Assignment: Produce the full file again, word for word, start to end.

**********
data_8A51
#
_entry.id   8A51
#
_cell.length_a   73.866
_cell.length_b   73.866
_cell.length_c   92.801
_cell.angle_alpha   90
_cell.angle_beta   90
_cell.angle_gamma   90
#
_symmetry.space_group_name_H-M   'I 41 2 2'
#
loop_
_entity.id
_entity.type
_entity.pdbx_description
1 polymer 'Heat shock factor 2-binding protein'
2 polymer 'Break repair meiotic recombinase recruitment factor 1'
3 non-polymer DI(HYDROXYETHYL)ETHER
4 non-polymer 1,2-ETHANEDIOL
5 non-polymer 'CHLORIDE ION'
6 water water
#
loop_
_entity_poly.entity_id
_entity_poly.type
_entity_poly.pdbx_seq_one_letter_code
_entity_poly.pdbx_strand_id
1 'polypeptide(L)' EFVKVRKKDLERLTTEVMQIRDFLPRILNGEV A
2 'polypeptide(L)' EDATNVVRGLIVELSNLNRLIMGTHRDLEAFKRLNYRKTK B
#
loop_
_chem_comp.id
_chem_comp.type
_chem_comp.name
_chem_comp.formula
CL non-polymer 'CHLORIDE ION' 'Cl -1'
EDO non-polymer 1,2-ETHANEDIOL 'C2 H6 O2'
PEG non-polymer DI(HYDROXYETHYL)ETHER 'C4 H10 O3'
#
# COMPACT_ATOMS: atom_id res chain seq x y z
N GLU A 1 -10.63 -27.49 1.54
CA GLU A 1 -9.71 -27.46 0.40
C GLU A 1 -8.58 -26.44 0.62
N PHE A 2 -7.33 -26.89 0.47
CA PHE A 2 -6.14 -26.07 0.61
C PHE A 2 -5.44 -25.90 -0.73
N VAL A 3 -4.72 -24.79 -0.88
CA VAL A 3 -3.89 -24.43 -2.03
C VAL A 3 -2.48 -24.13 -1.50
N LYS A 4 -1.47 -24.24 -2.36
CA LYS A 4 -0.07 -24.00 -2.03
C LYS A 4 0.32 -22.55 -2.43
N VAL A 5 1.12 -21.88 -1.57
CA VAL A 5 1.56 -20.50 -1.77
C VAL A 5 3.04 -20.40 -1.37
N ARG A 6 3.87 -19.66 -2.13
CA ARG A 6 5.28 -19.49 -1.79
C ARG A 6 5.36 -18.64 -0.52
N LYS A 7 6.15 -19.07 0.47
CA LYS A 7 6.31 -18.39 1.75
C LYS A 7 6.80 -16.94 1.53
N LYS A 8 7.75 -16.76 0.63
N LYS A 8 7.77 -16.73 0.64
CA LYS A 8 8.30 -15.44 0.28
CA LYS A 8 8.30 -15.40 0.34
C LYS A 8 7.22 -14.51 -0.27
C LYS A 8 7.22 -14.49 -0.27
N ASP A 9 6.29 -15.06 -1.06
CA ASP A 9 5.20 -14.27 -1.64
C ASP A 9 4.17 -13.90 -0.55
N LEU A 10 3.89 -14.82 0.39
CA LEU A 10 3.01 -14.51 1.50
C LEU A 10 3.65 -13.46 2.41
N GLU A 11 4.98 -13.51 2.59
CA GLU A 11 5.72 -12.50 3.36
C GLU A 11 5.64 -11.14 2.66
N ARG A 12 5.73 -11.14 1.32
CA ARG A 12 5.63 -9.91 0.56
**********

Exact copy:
data_8A51
#
_entry.id   8A51
#
_cell.length_a   73.866
_cell.length_b   73.866
_cell.length_c   92.801
_cell.angle_alpha   90
_cell.angle_beta   90
_cell.angle_gamma   90
#
_symmetry.space_group_name_H-M   'I 41 2 2'
#
loop_
_entity.id
_entity.type
_entity.pdbx_description
1 polymer 'Heat shock factor 2-binding protein'
2 polymer 'Break repair meiotic recombinase recruitment factor 1'
3 non-polymer DI(HYDROXYETHYL)ETHER
4 non-polymer 1,2-ETHANEDIOL
5 non-polymer 'CHLORIDE ION'
6 water water
#
loop_
_entity_poly.entity_id
_entity_poly.type
_entity_poly.pdbx_seq_one_letter_code
_entity_poly.pdbx_strand_id
1 'polypeptide(L)' EFVKVRKKDLERLTTEVMQIRDFLPRILNGEV A
2 'polypeptide(L)' EDATNVVRGLIVELSNLNRLIMGTHRDLEAFKRLNYRKTK B
#
loop_
_chem_comp.id
_chem_comp.type
_chem_comp.name
_chem_comp.formula
CL non-polymer 'CHLORIDE ION' 'Cl -1'
EDO non-polymer 1,2-ETHANEDIOL 'C2 H6 O2'
PEG non-polymer DI(HYDROXYETHYL)ETHER 'C4 H10 O3'
#
# COMPACT_ATOMS: atom_id res chain seq x y z
N GLU A 1 -10.63 -27.49 1.54
CA GLU A 1 -9.71 -27.46 0.40
C GLU A 1 -8.58 -26.44 0.62
N PHE A 2 -7.33 -26.89 0.47
CA PHE A 2 -6.14 -26.07 0.61
C PHE A 2 -5.44 -25.90 -0.73
N VAL A 3 -4.72 -24.79 -0.88
CA VAL A 3 -3.89 -24.43 -2.03
C VAL A 3 -2.48 -24.13 -1.50
N LYS A 4 -1.47 -24.24 -2.36
CA LYS A 4 -0.07 -24.00 -2.03
C LYS A 4 0.32 -22.55 -2.43
N VAL A 5 1.12 -21.88 -1.57
CA VAL A 5 1.56 -20.50 -1.77
C VAL A 5 3.04 -20.40 -1.37
N ARG A 6 3.87 -19.66 -2.13
CA ARG A 6 5.28 -19.49 -1.79
C ARG A 6 5.36 -18.64 -0.52
N LYS A 7 6.15 -19.07 0.47
CA LYS A 7 6.31 -18.39 1.75
C LYS A 7 6.80 -16.94 1.53
N LYS A 8 7.75 -16.76 0.63
N LYS A 8 7.77 -16.73 0.64
CA LYS A 8 8.30 -15.44 0.28
CA LYS A 8 8.30 -15.40 0.34
C LYS A 8 7.22 -14.51 -0.27
C LYS A 8 7.22 -14.49 -0.27
N ASP A 9 6.29 -15.06 -1.06
CA ASP A 9 5.20 -14.27 -1.64
C ASP A 9 4.17 -13.90 -0.55
N LEU A 10 3.89 -14.82 0.39
CA LEU A 10 3.01 -14.51 1.50
C LEU A 10 3.65 -13.46 2.41
N GLU A 11 4.98 -13.51 2.59
CA GLU A 11 5.72 -12.50 3.36
C GLU A 11 5.64 -11.14 2.66
N ARG A 12 5.73 -11.14 1.32
CA ARG A 12 5.63 -9.91 0.56